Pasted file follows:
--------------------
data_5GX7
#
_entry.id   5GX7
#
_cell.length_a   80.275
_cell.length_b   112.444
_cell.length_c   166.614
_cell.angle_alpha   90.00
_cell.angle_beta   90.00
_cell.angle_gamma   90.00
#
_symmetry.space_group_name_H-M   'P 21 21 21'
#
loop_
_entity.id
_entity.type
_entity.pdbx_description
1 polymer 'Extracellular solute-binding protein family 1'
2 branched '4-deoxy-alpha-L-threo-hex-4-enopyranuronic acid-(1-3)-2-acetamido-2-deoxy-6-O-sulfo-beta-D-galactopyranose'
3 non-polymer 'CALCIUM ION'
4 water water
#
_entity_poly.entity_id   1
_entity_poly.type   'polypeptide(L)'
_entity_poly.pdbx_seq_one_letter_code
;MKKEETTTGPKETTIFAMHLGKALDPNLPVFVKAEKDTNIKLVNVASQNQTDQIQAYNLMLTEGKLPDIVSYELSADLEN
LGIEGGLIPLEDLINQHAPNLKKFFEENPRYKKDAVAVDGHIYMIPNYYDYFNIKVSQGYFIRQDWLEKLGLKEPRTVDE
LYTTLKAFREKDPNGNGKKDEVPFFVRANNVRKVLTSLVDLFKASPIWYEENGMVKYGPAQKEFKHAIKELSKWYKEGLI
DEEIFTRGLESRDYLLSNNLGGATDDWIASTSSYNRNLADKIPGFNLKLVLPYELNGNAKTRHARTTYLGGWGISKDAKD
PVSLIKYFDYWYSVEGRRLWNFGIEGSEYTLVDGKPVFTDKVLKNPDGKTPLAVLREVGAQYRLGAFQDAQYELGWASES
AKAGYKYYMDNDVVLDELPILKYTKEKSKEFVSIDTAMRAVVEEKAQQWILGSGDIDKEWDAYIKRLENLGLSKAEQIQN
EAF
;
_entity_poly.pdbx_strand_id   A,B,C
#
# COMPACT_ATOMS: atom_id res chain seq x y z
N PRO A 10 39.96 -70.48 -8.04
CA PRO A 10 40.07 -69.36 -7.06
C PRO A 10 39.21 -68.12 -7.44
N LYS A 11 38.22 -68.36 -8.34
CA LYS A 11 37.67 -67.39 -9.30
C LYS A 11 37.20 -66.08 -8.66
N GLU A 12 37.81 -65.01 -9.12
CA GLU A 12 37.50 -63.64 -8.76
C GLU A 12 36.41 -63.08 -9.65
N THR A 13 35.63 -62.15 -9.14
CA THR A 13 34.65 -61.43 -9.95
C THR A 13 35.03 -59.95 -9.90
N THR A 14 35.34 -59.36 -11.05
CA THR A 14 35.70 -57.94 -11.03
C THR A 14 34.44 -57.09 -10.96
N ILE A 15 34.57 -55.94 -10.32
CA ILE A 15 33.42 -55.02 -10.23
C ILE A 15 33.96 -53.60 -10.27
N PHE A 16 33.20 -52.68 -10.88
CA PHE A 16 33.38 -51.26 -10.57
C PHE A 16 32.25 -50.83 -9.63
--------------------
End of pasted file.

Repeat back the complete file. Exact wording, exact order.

data_5GX7
#
_entry.id   5GX7
#
_cell.length_a   80.275
_cell.length_b   112.444
_cell.length_c   166.614
_cell.angle_alpha   90.00
_cell.angle_beta   90.00
_cell.angle_gamma   90.00
#
_symmetry.space_group_name_H-M   'P 21 21 21'
#
loop_
_entity.id
_entity.type
_entity.pdbx_description
1 polymer 'Extracellular solute-binding protein family 1'
2 branched '4-deoxy-alpha-L-threo-hex-4-enopyranuronic acid-(1-3)-2-acetamido-2-deoxy-6-O-sulfo-beta-D-galactopyranose'
3 non-polymer 'CALCIUM ION'
4 water water
#
_entity_poly.entity_id   1
_entity_poly.type   'polypeptide(L)'
_entity_poly.pdbx_seq_one_letter_code
;MKKEETTTGPKETTIFAMHLGKALDPNLPVFVKAEKDTNIKLVNVASQNQTDQIQAYNLMLTEGKLPDIVSYELSADLEN
LGIEGGLIPLEDLINQHAPNLKKFFEENPRYKKDAVAVDGHIYMIPNYYDYFNIKVSQGYFIRQDWLEKLGLKEPRTVDE
LYTTLKAFREKDPNGNGKKDEVPFFVRANNVRKVLTSLVDLFKASPIWYEENGMVKYGPAQKEFKHAIKELSKWYKEGLI
DEEIFTRGLESRDYLLSNNLGGATDDWIASTSSYNRNLADKIPGFNLKLVLPYELNGNAKTRHARTTYLGGWGISKDAKD
PVSLIKYFDYWYSVEGRRLWNFGIEGSEYTLVDGKPVFTDKVLKNPDGKTPLAVLREVGAQYRLGAFQDAQYELGWASES
AKAGYKYYMDNDVVLDELPILKYTKEKSKEFVSIDTAMRAVVEEKAQQWILGSGDIDKEWDAYIKRLENLGLSKAEQIQN
EAF
;
_entity_poly.pdbx_strand_id   A,B,C
#
# COMPACT_ATOMS: atom_id res chain seq x y z
N PRO A 10 39.96 -70.48 -8.04
CA PRO A 10 40.07 -69.36 -7.06
C PRO A 10 39.21 -68.12 -7.44
N LYS A 11 38.22 -68.36 -8.34
CA LYS A 11 37.67 -67.39 -9.30
C LYS A 11 37.20 -66.08 -8.66
N GLU A 12 37.81 -65.01 -9.12
CA GLU A 12 37.50 -63.64 -8.76
C GLU A 12 36.41 -63.08 -9.65
N THR A 13 35.63 -62.15 -9.14
CA THR A 13 34.65 -61.43 -9.95
C THR A 13 35.03 -59.95 -9.90
N THR A 14 35.34 -59.36 -11.05
CA THR A 14 35.70 -57.94 -11.03
C THR A 14 34.44 -57.09 -10.96
N ILE A 15 34.57 -55.94 -10.32
CA ILE A 15 33.42 -55.02 -10.23
C ILE A 15 33.96 -53.60 -10.27
N PHE A 16 33.20 -52.68 -10.88
CA PHE A 16 33.38 -51.26 -10.57
C PHE A 16 32.25 -50.83 -9.63